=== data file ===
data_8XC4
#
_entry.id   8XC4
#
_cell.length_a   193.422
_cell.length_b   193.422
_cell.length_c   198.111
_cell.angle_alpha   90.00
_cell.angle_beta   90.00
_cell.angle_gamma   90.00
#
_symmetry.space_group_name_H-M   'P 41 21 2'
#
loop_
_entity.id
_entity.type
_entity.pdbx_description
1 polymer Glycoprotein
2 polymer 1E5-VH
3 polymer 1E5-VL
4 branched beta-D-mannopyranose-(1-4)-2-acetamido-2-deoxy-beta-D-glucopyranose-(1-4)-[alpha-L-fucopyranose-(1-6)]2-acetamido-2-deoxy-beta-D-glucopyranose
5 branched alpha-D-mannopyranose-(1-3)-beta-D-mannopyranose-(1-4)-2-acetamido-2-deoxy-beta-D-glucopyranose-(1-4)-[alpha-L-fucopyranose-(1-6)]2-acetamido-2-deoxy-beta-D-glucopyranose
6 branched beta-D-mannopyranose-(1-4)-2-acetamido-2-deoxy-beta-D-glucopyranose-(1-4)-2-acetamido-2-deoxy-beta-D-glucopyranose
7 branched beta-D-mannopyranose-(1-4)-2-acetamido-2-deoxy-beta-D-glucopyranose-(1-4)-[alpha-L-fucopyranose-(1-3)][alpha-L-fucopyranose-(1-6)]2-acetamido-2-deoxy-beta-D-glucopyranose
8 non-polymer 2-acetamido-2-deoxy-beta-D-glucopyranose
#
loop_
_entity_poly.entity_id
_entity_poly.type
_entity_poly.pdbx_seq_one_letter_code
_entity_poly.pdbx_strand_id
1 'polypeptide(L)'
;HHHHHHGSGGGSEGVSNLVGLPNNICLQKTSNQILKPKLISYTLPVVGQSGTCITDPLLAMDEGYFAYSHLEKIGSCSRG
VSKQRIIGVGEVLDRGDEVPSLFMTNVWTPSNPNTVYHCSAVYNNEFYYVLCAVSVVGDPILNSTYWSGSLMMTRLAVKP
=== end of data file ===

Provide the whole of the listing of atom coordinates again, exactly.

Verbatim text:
data_8XC4
#
_entry.id   8XC4
#
_cell.length_a   193.422
_cell.length_b   193.422
_cell.length_c   198.111
_cell.angle_alpha   90.00
_cell.angle_beta   90.00
_cell.angle_gamma   90.00
#
_symmetry.space_group_name_H-M   'P 41 21 2'
#
loop_
_entity.id
_entity.type
_entity.pdbx_description
1 polymer Glycoprotein
2 polymer 1E5-VH
3 polymer 1E5-VL
4 branched beta-D-mannopyranose-(1-4)-2-acetamido-2-deoxy-beta-D-glucopyranose-(1-4)-[alpha-L-fucopyranose-(1-6)]2-acetamido-2-deoxy-beta-D-glucopyranose
5 branched alpha-D-mannopyranose-(1-3)-beta-D-mannopyranose-(1-4)-2-acetamido-2-deoxy-beta-D-glucopyranose-(1-4)-[alpha-L-fucopyranose-(1-6)]2-acetamido-2-deoxy-beta-D-glucopyranose
6 branched beta-D-mannopyranose-(1-4)-2-acetamido-2-deoxy-beta-D-glucopyranose-(1-4)-2-acetamido-2-deoxy-beta-D-glucopyranose
7 branched beta-D-mannopyranose-(1-4)-2-acetamido-2-deoxy-beta-D-glucopyranose-(1-4)-[alpha-L-fucopyranose-(1-3)][alpha-L-fucopyranose-(1-6)]2-acetamido-2-deoxy-beta-D-glucopyranose
8 non-polymer 2-acetamido-2-deoxy-beta-D-glucopyranose
#
loop_
_entity_poly.entity_id
_entity_poly.type
_entity_poly.pdbx_seq_one_letter_code
_entity_poly.pdbx_strand_id
1 'polypeptide(L)'
;HHHHHHGSGGGSEGVSNLVGLPNNICLQKTSNQILKPKLISYTLPVVGQSGTCITDPLLAMDEGYFAYSHLEKIGSCSRG
VSKQRIIGVGEVLDRGDEVPSLFMTNVWTPSNPNTVYHCSAVYNNEFYYVLCAVSVVGDPILNSTYWSGSLMMTRLAVKP